That’s not a bet I’d make. Sitting tight and failing to adapt is like stopping in the middle of a race. Understanding your strengths and finding new and better opportunities to use them is a better strategy.

At the other end of the spectrum are the firms that fully embrace uncertainty and disruption. They diversify their efforts and spread their messages or initiatives across a wide range of opportunities, in the hope that at least one will work. This is the venture capitalist strategy and it can work if you have patience and deep pockets.

It can be spectacular if you happen to find – and dominate – a rich vein of change, as Uber did and Lyft didn’t. Unicorns [exceptional performers] are great, but if you back the wrong horse it hurts. Like a cat trying to catch a laser pointer, you can find yourselves hitting first this opportunity, then that, but never really sticking.

Between the two extremes of Avoiders and Embracers are the Adapters – firms that try to minimise the downside of disruption and maximise the upside.

For example they might cut the middle man out of their customer relationships and go direct. They reduce their costs, and insulate themselves from voices telling them that advertising is the future. This can work if they become integrated and ultra-responsive to those customers. But they also run the risk that their resources or expertise in-house will not be sufficient. If their focus is too narrow they may miss out on emerging opportunities or to fail to notice looming threats.

Other Adapters become very distinctive, ‘niching down‘ to the point that it becomes extremely clear to potential customers that they are the ones you go to for some very specific products and services. There is a risk that your specialisation may become obsolete, but short-term profitability is likely to compensate.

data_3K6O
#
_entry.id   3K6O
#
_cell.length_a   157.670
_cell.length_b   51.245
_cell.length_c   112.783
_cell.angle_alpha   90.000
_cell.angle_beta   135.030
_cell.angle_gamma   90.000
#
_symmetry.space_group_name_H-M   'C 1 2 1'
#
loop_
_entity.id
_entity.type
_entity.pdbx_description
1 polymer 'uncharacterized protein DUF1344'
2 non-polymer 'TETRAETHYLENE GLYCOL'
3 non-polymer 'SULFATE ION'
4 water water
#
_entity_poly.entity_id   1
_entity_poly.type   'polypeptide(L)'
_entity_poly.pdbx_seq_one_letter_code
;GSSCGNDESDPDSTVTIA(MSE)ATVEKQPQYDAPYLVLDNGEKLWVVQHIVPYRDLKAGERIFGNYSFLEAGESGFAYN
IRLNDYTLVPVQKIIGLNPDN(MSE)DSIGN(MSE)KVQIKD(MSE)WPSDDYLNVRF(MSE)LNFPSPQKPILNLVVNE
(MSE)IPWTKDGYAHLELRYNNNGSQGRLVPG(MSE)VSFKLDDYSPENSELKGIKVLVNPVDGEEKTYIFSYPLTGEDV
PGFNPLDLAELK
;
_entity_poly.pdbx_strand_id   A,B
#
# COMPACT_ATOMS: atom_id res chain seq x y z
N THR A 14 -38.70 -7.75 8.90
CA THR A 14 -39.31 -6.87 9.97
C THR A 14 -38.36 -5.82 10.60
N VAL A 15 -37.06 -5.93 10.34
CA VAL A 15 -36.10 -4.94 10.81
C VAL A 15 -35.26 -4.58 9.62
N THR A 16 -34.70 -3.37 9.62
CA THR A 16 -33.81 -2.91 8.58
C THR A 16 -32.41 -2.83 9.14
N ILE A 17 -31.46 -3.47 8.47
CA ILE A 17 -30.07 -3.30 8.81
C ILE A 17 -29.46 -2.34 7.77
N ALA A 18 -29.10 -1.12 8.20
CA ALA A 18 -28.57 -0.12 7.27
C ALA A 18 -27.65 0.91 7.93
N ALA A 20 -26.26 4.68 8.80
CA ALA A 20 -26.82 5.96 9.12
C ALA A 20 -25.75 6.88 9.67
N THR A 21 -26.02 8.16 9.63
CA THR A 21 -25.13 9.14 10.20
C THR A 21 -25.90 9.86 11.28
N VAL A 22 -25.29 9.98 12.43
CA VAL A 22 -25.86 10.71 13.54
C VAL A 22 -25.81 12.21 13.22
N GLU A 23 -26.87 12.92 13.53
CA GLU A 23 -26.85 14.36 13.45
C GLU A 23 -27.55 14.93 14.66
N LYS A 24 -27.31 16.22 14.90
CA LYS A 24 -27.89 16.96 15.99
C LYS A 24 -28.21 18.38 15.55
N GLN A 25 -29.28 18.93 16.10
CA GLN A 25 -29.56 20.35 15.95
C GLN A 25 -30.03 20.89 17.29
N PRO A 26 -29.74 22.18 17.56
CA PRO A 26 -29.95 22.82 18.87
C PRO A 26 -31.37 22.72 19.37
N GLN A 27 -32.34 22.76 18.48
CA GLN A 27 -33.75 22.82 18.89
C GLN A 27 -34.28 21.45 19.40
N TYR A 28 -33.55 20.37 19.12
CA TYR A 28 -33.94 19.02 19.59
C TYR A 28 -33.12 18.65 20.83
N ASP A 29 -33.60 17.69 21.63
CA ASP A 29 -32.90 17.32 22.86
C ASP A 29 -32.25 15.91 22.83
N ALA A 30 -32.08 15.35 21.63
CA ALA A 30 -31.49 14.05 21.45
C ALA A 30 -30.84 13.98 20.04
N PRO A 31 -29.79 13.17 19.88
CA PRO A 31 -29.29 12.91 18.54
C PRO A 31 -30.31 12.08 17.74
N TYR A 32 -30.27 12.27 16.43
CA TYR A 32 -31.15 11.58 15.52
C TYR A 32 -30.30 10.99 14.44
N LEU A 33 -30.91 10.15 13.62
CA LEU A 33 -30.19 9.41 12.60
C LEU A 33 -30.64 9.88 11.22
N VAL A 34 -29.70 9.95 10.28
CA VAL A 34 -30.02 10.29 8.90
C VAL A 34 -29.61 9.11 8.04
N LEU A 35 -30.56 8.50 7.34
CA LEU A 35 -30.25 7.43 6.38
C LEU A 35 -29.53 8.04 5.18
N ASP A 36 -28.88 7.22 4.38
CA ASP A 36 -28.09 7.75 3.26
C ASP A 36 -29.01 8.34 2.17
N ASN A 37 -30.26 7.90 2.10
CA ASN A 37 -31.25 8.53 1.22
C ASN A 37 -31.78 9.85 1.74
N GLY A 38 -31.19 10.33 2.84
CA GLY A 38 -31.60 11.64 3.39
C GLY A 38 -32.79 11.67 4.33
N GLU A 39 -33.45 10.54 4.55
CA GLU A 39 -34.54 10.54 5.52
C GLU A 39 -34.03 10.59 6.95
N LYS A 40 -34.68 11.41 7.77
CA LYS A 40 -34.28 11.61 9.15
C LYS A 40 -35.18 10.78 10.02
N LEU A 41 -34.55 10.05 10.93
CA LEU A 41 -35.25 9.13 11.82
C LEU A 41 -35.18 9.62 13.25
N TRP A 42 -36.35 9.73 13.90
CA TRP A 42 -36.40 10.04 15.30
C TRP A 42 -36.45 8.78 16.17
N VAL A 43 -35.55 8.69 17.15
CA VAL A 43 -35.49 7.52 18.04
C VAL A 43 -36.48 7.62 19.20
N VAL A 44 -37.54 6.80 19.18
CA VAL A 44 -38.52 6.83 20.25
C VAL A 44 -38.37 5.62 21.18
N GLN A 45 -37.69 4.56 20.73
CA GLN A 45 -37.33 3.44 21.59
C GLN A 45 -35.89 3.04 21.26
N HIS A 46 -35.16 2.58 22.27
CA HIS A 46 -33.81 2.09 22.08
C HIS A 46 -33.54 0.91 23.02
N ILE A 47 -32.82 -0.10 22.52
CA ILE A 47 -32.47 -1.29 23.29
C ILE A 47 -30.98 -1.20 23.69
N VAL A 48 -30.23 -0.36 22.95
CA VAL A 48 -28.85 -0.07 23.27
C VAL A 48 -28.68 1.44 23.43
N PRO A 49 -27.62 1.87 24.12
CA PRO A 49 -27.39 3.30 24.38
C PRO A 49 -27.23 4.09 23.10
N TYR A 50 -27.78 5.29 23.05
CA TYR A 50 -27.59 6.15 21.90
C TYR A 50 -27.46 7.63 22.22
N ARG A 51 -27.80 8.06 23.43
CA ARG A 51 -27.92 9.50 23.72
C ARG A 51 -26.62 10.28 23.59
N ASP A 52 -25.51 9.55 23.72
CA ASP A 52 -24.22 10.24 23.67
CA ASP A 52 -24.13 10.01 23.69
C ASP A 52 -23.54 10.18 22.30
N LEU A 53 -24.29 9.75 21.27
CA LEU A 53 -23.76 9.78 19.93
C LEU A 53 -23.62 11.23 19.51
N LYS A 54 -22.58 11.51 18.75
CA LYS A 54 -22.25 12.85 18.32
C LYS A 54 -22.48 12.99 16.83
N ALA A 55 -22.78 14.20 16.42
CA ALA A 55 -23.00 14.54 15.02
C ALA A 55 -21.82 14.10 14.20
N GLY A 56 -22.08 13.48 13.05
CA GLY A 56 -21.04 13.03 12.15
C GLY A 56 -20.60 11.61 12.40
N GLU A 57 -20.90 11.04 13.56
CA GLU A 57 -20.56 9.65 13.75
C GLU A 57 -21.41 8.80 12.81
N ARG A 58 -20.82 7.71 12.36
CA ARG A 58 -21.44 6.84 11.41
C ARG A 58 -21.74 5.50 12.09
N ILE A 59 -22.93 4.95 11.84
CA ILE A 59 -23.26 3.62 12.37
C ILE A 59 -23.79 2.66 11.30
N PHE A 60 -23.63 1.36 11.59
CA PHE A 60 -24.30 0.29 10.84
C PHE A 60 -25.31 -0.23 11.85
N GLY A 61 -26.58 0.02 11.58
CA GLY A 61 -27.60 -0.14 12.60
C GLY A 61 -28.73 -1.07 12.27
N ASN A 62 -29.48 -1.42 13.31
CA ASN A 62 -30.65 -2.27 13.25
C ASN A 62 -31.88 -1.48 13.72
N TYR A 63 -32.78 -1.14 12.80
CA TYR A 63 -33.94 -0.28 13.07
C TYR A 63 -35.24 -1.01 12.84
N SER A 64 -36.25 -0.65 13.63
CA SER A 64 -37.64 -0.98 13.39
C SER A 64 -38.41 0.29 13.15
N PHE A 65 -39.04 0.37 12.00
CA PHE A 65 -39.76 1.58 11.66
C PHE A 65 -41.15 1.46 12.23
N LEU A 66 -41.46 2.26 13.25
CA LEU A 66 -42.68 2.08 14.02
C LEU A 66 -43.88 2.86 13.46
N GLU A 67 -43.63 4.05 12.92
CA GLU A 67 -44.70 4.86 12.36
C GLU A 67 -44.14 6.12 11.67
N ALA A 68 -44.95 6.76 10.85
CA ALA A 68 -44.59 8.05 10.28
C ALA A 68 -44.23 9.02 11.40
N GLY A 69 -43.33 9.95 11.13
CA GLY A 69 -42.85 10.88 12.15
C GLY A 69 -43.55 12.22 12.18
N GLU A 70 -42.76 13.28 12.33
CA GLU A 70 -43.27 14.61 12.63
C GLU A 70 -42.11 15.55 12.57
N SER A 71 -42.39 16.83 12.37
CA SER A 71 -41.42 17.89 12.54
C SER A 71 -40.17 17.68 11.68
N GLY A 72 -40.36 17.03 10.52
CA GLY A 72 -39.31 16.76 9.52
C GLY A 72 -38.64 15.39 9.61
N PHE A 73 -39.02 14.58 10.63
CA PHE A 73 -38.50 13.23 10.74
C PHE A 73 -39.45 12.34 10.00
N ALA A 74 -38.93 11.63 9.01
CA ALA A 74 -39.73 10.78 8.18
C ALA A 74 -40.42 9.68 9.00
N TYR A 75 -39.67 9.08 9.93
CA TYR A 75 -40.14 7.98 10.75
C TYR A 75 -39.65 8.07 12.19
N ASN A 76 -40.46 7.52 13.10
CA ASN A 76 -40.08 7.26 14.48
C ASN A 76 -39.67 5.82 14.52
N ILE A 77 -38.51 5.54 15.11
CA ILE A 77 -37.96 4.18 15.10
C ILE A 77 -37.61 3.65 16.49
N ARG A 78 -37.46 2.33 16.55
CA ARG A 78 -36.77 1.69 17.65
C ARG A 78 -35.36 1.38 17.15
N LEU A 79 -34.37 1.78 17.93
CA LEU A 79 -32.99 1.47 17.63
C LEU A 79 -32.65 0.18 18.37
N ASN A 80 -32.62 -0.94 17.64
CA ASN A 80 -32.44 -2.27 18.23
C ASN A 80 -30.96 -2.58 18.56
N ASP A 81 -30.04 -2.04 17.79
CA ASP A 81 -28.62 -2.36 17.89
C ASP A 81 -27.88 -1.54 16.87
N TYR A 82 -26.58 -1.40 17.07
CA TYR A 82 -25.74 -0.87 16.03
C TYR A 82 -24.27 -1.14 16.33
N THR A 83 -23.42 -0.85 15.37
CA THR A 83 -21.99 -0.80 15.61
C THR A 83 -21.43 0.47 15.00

Alternatively they may build small monopolies of expertise or create compelling small-scale ‘network effects’. Google and Facebook have done this on a large scale and now have the deep pockets needed to try and fail at whatever they like. But before they got there, they were very clear about who they were and who they weren’t.

Yet others focus on building relationships and working as part of longer supply chains or in the network economy. They may collaborate in projects or form loose relationships with other like-minded groups or entrepreneurs. These chains and networks offer no lasting security but they do build a buoyant capacity to shift gear and adapt.

The flow on effects of each of these strategies create their own momentum. In some cases, like the shakedown that’s going on between mass advertising and social media, it seems there‘s a much more efficient business model just waiting to be born. If only birth wasn’t so difficult.

In other cases, unceasing volatility and reduced certainty builds jaded but resilient firms that can pivot in their sleep. Pivoting has created a veritable boom in the ‘re-imagining’, ‘restructuring‘ and ‘mergers and acquisitions’ industries.

There are definite rewards for those individuals, firms, organisations and countries that do embrace and adapt to change. But there can be difficult consequences for a society built on [baby boomer] assumptions of stability. Skills become obsolete, incomes can stagnate. Inequality and a two-paced economy is almost inevitable. We see that most clearly in the vast gap opening up in the US between Silicon Valley and the old industrial heartland .

However, with the momentum it has built up it’s clear that the pace of change will not relent. Our only option is to understand its rules and learn to prosper under these conditions.

If you want to think differently about how to live and do business in this relentless, scary, amazing world, please scroll down to join the Windshift Network and get brief but interesting weekly newsletters.

Is Your Business Starting to Struggle?

Business is so simple – it’s just an exchange of value between a willing seller and a willing buyer. Every day on auction sites like TradeMe, people do business.